Budget Season is Upon Us—Read This First

Photo by Suzy Hazelwood on Pexels.com

It’s that time of year!  The annual finance dance, where we reconcile the year at its closing, and plan for the one ahead.  For many nonprofit leaders, this is a whirlwind experience that we ‘make work’ as best we can with a patchwork of information and more time and effort than we can usually afford.  For the last 10 years, when anyone has asked if I have ‘fun plans for the summer’, I laugh, thinking of myself in a hot, stuffy office doing a mind-meld with an excel spread sheet.  But, yes, I have grown to find this time of year exciting and inspiring, even fun, if rather exhausting. 

At its best, an annual budget process has the potential to focus the work, unite the agency voice, and strategically target resources towards sustainable outcomes.  Far too often, however, the process falls far short of that ideal, and is a stressful scramble that takes our leaders away from their already overflowing workload.  With a bit more intentionality, a well-crafted budget process can enhance the best of an organization’s internal culture in a way that propels its mission forward.

Money Talks

As financially constrained as many nonprofit organizations are, real talk about the money is not all that common.  Nonprofit budgets are often mysterious processes, reflecting the pressured way they are often created.  Staff may have wide-ranging levels of interest in the financial side of their organization, but the values of transparency and fairness are universal, and processes built with those values in mind go a long way toward establishing agency trust.

Being informed helps staff feel a sense of trust in the organization and is a way for leaders to demonstrate respect for their workers.  What’s more, it really is in an organization’s best interest to make sure their staff have a good grasp of their program and agency budget.  Our staff are our ambassadors in the community and hold great power over the agency’s reputation.  Employees who deeply believe in an agency’s mission, and trust that it delivers that mission effectively, are likely to authentically share when asked.  And people ask!  Nonprofit workers get questions frequently, ‘who funds your work?’, ‘are these my tax dollars?’, ‘how do you know you make a difference?’  Too often these key ambassadors have been underprepared for this part of their work.  Every team member is a representative, and they often take on this role enthusiastically (they believe in the work!) but too often they are not supplied with the tools and information to embrace the role effectively.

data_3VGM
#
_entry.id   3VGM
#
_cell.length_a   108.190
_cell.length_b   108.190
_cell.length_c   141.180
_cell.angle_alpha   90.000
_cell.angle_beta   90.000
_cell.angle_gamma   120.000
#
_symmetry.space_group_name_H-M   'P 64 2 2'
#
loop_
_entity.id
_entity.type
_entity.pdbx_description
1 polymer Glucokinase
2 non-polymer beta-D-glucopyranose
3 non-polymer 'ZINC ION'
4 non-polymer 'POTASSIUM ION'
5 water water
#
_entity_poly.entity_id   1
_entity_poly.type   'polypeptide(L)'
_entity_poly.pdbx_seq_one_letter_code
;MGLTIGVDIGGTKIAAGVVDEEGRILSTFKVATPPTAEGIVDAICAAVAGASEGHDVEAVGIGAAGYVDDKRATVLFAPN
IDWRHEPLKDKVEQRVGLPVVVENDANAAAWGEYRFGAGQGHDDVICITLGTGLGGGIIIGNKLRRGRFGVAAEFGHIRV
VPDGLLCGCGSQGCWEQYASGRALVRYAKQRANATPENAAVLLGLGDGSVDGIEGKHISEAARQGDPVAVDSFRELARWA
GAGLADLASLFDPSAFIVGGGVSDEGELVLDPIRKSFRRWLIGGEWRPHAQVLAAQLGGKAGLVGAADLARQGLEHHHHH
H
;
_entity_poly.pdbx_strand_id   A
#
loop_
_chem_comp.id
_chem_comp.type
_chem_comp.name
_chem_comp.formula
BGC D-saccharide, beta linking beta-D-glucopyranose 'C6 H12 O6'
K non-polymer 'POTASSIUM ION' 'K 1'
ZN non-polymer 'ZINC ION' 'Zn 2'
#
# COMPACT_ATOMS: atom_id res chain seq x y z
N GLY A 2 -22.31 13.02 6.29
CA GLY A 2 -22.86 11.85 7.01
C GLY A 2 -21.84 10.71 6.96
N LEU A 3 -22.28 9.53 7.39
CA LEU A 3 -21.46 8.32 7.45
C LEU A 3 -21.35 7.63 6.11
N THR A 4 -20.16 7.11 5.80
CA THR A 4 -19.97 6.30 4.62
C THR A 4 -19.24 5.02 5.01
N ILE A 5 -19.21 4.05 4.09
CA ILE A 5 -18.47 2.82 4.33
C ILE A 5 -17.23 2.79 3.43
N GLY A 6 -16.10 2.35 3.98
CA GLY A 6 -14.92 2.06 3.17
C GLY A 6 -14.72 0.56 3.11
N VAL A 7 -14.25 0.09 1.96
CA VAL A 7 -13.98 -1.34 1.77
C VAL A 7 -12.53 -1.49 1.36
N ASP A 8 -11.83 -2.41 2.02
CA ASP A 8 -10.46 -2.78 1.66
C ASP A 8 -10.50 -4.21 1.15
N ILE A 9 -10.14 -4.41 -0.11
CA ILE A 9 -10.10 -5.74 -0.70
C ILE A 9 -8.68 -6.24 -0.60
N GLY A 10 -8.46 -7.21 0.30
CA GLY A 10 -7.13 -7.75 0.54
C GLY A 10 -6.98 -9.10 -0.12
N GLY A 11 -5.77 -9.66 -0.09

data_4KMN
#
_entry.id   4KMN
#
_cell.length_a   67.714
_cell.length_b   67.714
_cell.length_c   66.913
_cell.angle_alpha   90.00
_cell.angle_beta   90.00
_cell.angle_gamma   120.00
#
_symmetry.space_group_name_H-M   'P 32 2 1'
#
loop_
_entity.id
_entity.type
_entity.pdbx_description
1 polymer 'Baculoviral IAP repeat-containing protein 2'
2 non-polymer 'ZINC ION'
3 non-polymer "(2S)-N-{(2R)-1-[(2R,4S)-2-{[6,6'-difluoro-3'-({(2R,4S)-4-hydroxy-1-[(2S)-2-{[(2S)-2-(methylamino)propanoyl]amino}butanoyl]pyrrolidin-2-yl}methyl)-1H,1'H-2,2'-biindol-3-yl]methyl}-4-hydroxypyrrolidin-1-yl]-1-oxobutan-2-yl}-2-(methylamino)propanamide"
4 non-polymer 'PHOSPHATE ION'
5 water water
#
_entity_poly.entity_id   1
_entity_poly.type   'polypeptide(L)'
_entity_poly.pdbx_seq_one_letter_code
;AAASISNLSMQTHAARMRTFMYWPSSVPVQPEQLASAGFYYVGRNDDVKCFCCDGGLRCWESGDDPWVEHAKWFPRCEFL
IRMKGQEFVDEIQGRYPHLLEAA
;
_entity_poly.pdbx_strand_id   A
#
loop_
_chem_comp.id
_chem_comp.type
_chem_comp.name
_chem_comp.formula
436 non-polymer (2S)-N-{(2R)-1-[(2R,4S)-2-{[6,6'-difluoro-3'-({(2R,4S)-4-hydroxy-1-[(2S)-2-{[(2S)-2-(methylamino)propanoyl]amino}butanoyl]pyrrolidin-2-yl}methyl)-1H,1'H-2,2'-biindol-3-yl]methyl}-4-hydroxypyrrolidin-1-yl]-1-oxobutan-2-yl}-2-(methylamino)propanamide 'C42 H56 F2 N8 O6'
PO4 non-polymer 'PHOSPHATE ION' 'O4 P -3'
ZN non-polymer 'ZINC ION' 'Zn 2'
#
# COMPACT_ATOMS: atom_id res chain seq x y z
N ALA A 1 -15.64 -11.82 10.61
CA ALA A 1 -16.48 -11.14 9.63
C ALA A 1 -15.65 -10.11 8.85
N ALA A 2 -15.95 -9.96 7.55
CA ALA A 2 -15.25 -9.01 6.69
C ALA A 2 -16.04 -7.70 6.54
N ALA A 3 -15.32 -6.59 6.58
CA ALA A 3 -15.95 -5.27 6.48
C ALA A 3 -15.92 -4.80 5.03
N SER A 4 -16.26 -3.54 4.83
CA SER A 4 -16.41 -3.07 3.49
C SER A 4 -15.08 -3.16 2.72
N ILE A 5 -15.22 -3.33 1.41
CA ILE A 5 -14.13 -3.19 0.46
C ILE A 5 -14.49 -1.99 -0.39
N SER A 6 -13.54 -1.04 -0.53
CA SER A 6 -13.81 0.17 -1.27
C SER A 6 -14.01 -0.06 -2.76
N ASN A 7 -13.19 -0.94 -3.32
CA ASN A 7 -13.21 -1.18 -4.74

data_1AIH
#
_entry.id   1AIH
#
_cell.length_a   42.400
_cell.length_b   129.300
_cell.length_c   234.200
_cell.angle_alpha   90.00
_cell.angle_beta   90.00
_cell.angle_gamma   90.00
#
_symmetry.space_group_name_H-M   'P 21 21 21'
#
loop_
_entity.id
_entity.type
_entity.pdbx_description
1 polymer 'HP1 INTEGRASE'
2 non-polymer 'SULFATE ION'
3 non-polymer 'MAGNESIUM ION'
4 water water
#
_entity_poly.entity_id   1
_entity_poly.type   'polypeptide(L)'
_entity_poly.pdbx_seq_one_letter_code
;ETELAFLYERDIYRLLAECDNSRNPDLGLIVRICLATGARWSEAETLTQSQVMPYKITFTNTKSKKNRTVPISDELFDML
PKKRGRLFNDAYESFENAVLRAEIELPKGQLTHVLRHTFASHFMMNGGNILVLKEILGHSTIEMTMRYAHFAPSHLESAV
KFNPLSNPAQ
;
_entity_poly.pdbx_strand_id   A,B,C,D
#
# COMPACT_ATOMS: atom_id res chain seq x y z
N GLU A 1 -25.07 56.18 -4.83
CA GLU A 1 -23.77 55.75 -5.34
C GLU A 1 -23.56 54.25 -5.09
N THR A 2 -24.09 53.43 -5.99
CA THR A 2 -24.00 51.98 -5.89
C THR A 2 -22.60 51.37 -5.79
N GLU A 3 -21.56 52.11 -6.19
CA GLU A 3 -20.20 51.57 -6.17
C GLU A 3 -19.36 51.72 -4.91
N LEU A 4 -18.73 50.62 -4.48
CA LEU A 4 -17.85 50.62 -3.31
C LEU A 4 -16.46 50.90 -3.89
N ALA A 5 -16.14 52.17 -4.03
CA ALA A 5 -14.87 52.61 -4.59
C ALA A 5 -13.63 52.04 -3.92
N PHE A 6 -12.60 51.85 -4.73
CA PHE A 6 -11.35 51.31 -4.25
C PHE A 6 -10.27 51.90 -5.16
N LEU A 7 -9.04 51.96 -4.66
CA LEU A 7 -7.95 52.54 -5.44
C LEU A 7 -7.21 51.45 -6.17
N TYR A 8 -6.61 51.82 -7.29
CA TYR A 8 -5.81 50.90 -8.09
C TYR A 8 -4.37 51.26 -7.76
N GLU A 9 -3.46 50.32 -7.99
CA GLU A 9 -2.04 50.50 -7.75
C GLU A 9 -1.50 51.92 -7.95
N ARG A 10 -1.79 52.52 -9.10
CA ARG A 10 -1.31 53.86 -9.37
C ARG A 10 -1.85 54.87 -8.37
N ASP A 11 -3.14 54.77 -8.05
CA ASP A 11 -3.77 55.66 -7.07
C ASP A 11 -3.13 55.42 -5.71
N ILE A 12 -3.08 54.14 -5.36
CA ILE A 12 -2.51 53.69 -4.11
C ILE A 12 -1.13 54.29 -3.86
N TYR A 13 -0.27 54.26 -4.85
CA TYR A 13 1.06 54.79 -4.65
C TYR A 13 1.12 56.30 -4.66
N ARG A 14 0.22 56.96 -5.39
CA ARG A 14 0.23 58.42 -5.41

Unlocking the Mystery

I was fortunate to get a deep grasp of program budgeting early in my career, through exceptional support and mentoring, and found they were a helpful, tangible lens with which to view the work.  This hasn’t been the experience of many nonprofit leaders, who were drawn to the more relational nature of service and often keep the finance office at an arm’s length.  With such tight margins, budget acumen is a vital skill for nonprofit leaders to cultivate.  The best leaders are also skilled budget communicators and use the process to exhibit a commitment to the organizational values and focus teams toward sustainable outcomes.